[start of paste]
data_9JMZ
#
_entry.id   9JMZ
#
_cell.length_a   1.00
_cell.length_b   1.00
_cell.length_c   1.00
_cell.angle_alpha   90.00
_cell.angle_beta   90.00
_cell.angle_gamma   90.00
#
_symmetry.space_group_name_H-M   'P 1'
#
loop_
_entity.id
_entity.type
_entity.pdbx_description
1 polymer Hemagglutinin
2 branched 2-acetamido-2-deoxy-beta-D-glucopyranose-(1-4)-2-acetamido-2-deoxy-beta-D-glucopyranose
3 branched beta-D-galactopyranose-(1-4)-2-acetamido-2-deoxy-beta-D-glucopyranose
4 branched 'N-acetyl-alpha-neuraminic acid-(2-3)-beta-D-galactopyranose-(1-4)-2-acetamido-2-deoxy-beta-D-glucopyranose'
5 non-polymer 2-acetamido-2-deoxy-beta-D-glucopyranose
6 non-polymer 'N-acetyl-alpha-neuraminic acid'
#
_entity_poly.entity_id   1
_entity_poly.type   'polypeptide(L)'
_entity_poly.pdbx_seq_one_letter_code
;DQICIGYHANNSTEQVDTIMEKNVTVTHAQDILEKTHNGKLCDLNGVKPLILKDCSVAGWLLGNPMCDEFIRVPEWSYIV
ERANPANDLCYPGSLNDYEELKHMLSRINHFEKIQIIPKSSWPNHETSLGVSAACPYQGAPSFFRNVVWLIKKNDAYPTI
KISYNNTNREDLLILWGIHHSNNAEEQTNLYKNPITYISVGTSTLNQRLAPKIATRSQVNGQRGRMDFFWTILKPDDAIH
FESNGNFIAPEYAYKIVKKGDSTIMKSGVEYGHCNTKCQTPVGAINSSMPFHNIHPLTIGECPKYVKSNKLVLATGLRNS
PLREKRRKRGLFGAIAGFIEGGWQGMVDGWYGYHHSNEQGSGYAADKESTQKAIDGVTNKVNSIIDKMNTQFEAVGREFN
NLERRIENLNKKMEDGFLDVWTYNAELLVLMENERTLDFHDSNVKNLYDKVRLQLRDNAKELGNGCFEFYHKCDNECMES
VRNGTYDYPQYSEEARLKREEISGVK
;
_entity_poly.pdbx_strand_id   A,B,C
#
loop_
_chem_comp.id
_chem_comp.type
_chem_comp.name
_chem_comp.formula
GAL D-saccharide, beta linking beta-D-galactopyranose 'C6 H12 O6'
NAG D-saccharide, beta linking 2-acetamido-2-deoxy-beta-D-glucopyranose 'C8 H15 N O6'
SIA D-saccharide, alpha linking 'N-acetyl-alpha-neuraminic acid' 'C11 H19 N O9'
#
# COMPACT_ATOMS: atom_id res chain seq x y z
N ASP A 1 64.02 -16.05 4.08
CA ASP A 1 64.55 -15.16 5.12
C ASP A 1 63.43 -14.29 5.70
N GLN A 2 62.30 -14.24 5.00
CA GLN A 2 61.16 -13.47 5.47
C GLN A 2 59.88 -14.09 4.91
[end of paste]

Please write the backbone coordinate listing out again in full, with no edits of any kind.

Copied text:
data_9JMZ
#
_entry.id   9JMZ
#
_cell.length_a   1.00
_cell.length_b   1.00
_cell.length_c   1.00
_cell.angle_alpha   90.00
_cell.angle_beta   90.00
_cell.angle_gamma   90.00
#
_symmetry.space_group_name_H-M   'P 1'
#
loop_
_entity.id
_entity.type
_entity.pdbx_description
1 polymer Hemagglutinin
2 branched 2-acetamido-2-deoxy-beta-D-glucopyranose-(1-4)-2-acetamido-2-deoxy-beta-D-glucopyranose
3 branched beta-D-galactopyranose-(1-4)-2-acetamido-2-deoxy-beta-D-glucopyranose
4 branched 'N-acetyl-alpha-neuraminic acid-(2-3)-beta-D-galactopyranose-(1-4)-2-acetamido-2-deoxy-beta-D-glucopyranose'
5 non-polymer 2-acetamido-2-deoxy-beta-D-glucopyranose
6 non-polymer 'N-acetyl-alpha-neuraminic acid'
#
_entity_poly.entity_id   1
_entity_poly.type   'polypeptide(L)'
_entity_poly.pdbx_seq_one_letter_code
;DQICIGYHANNSTEQVDTIMEKNVTVTHAQDILEKTHNGKLCDLNGVKPLILKDCSVAGWLLGNPMCDEFIRVPEWSYIV
ERANPANDLCYPGSLNDYEELKHMLSRINHFEKIQIIPKSSWPNHETSLGVSAACPYQGAPSFFRNVVWLIKKNDAYPTI
KISYNNTNREDLLILWGIHHSNNAEEQTNLYKNPITYISVGTSTLNQRLAPKIATRSQVNGQRGRMDFFWTILKPDDAIH
FESNGNFIAPEYAYKIVKKGDSTIMKSGVEYGHCNTKCQTPVGAINSSMPFHNIHPLTIGECPKYVKSNKLVLATGLRNS
PLREKRRKRGLFGAIAGFIEGGWQGMVDGWYGYHHSNEQGSGYAADKESTQKAIDGVTNKVNSIIDKMNTQFEAVGREFN
NLERRIENLNKKMEDGFLDVWTYNAELLVLMENERTLDFHDSNVKNLYDKVRLQLRDNAKELGNGCFEFYHKCDNECMES
VRNGTYDYPQYSEEARLKREEISGVK
;
_entity_poly.pdbx_strand_id   A,B,C
#
loop_
_chem_comp.id
_chem_comp.type
_chem_comp.name
_chem_comp.formula
GAL D-saccharide, beta linking beta-D-galactopyranose 'C6 H12 O6'
NAG D-saccharide, beta linking 2-acetamido-2-deoxy-beta-D-glucopyranose 'C8 H15 N O6'
SIA D-saccharide, alpha linking 'N-acetyl-alpha-neuraminic acid' 'C11 H19 N O9'
#
# COMPACT_ATOMS: atom_id res chain seq x y z
N ASP A 1 64.02 -16.05 4.08
CA ASP A 1 64.55 -15.16 5.12
C ASP A 1 63.43 -14.29 5.70
N GLN A 2 62.30 -14.24 5.00
CA GLN A 2 61.16 -13.47 5.47
C GLN A 2 59.88 -14.09 4.91